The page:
Friday, December 5, 2008

From Russia With Love

According to the Los Angeles Times, "senior military leaders took the exceptional step of briefing President Bush this week on a severe and widespread electronic attack on Defense Department computers that may have originated in Russia." Specifically, the article noted that "the attack struck hard at networks within U.S. Central Command, the headquarters that oversees U.S. involvement in Iraq and Afghanistan, and affected computers in combat zones. The attack also penetrated at least one highly protected classified network."

This attack appears to be the reason that Pentagon officials banned the use of external flash drives on military systems. This ban was likely designed to prevent the spread of the worm between unclassified and classified networks via sneakernets.

F-Secure provides a write-up on the worm in question, known as Agent.btz, and states explains that worm is spread "if the malware detects a new partition, or usb stick for example, it will get infected immediately." Further, the worm attempts two outbound connections in an attempt to download further binaries. The outbound connections are made to the following servers:[random digits].jpg[random digits].jpg


According to Netcraft, is hosted in Greece and is hosted in Hong Kong. The locations of these servers is inconsequential as the attacker likely choose these locations based off lax enforcement or weak security procedures by the hosting providers of the above websites and not based of his or her geographic proximity to these malware distribution points.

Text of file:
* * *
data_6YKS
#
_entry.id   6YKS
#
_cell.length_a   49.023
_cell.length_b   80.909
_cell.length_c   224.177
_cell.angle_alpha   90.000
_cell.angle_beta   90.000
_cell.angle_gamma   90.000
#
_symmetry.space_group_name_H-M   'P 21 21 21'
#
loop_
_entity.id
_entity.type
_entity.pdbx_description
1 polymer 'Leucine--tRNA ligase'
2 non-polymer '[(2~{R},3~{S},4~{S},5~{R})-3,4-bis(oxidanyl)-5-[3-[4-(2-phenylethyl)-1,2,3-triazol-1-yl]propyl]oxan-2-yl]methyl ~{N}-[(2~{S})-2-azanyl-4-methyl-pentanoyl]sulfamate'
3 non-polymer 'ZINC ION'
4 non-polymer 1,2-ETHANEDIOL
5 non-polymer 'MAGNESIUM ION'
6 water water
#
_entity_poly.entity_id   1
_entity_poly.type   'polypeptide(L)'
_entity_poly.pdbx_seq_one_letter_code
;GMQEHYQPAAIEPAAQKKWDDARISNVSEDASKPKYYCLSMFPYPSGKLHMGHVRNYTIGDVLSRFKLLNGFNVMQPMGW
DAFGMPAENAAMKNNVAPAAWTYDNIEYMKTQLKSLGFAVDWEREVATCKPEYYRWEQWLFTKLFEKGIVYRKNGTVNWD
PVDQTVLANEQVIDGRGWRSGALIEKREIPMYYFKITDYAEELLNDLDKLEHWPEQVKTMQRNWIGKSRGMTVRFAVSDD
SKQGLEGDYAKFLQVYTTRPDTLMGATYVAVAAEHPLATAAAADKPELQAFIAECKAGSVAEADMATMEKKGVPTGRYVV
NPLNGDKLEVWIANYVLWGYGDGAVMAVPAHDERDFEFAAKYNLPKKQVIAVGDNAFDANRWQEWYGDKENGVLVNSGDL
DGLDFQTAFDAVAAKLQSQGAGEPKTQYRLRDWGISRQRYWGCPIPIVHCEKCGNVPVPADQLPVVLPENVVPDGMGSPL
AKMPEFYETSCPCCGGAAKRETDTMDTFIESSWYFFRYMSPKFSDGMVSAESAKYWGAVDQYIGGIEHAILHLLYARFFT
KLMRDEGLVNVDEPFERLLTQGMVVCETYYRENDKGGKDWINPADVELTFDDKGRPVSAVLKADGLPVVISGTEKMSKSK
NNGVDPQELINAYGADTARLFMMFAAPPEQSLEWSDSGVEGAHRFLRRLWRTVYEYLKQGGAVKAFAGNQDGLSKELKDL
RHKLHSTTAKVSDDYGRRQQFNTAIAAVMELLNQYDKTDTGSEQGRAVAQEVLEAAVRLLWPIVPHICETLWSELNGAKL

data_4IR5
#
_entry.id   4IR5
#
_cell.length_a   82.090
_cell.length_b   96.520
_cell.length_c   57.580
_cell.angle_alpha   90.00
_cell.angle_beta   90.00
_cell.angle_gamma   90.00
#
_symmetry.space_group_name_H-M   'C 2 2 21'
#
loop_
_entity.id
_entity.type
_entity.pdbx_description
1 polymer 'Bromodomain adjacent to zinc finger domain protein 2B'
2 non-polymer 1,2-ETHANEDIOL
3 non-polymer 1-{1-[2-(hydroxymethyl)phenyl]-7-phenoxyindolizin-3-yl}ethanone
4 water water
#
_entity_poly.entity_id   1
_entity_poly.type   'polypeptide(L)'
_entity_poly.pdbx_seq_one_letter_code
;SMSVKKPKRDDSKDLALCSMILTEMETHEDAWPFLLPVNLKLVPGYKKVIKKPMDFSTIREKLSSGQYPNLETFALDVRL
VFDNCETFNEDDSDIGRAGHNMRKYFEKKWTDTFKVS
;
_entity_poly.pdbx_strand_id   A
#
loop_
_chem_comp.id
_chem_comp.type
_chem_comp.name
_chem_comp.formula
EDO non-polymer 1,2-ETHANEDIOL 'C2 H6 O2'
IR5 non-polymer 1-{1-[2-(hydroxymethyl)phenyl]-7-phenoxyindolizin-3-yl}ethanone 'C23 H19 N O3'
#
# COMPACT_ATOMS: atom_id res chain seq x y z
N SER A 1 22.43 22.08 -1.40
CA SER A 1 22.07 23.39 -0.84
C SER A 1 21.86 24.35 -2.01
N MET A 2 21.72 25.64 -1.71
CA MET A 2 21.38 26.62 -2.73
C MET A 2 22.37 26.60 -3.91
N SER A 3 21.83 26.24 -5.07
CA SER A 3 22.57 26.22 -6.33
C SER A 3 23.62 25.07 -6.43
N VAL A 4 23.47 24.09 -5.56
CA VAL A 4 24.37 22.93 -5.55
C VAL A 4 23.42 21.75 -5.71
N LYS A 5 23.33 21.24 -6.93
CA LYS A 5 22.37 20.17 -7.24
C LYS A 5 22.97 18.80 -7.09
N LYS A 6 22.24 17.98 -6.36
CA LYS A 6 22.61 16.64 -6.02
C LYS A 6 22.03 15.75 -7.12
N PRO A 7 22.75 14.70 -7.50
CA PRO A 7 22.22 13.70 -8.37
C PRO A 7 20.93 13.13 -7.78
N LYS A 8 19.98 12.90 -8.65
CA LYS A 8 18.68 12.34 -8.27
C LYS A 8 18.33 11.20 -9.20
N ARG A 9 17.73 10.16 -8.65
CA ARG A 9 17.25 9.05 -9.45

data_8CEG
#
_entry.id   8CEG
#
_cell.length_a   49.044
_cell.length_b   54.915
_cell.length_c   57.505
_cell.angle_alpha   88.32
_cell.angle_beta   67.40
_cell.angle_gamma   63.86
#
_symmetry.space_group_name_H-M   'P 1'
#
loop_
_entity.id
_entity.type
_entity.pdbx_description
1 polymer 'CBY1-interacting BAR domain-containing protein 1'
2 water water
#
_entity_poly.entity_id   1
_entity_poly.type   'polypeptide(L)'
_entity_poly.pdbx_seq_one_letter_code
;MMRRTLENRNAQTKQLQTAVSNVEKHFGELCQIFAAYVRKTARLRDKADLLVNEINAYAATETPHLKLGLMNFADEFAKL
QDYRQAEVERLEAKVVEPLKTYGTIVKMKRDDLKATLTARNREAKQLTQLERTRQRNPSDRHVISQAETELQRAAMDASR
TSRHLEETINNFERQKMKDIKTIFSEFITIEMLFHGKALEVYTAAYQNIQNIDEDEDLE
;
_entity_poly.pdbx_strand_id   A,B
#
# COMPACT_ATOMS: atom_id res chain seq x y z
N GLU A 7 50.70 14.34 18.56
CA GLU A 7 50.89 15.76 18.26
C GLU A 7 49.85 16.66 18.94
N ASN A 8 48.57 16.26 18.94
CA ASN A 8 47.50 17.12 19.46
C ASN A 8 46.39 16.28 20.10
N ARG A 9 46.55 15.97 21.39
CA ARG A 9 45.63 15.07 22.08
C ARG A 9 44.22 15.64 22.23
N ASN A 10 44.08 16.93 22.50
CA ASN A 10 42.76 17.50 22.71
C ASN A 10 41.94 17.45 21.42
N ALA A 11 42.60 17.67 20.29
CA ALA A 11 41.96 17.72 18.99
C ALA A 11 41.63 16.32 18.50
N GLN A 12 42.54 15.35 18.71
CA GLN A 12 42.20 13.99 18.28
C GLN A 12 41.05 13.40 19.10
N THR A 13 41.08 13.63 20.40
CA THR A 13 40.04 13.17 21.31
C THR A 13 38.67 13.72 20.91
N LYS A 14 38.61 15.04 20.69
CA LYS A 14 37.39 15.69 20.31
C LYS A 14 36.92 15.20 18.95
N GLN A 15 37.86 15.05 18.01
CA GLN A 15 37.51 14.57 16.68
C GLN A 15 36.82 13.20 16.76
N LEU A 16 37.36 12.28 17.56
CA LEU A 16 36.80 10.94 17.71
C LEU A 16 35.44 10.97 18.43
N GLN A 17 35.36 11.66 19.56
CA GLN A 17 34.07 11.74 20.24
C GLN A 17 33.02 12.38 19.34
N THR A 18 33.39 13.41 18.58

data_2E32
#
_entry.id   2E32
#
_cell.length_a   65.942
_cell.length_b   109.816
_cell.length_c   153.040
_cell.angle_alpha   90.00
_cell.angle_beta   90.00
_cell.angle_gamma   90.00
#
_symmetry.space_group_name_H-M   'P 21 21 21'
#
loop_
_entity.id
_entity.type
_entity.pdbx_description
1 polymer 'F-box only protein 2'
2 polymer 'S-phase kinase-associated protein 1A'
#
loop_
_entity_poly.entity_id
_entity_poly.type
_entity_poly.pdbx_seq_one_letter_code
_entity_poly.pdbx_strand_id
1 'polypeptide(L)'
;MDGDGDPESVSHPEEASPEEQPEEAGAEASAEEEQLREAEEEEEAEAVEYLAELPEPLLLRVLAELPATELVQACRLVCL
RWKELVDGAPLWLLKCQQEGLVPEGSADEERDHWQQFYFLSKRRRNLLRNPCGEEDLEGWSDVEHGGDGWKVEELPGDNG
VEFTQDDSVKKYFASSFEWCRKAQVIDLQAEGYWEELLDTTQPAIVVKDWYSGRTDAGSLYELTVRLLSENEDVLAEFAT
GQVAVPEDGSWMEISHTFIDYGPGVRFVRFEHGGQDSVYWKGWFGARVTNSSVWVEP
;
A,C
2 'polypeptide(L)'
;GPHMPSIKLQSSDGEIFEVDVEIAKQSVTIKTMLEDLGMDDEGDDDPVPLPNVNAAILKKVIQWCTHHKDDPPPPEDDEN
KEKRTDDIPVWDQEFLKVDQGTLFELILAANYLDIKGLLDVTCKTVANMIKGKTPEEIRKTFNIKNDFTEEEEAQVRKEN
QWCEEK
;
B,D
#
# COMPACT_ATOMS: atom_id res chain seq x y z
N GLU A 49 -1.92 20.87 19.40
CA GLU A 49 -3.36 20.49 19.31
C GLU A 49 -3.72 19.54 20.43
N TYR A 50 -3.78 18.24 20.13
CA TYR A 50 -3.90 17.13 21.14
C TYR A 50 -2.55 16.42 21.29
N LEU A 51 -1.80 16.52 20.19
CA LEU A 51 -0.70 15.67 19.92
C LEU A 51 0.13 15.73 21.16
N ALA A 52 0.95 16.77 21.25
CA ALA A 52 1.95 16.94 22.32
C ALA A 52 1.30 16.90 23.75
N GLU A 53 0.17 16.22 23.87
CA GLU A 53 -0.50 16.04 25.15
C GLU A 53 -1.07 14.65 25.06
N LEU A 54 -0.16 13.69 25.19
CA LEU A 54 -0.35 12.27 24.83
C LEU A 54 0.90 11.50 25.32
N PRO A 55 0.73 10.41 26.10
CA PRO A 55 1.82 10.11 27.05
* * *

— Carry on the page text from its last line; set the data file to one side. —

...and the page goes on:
The Los Angeles Times's reporting that the attack originated in Russia would indicate that the malware downloaded from these servers attempted to steal data and siphon it directly or indirectly back to attackers in Russia.

This case demonstrates two points that we will discuss throughout the semester.

  • Conducting a cyber attack is an extremely low-risk and potentially high reward operation. The cost of failure here is extremely low. If the worm doesnt spread the attacker simply starts over and creates a new worm or virus. As a result of the massive amount of attacks attacks the Pentagon it is unlikely that the attack would be tracked down and held responsible for a failed attack. If the attack is successful then the attacker would expect to steal potential valuable information.
  • On a related note, attribution of a cyber attack is very hard. The technical evidence to date does not point definitively to a single source as the IP addresses involved are distributed around the world. Attribution of a cyber attack requires more than just technical analysis but also good human intelligence and investigative skills.

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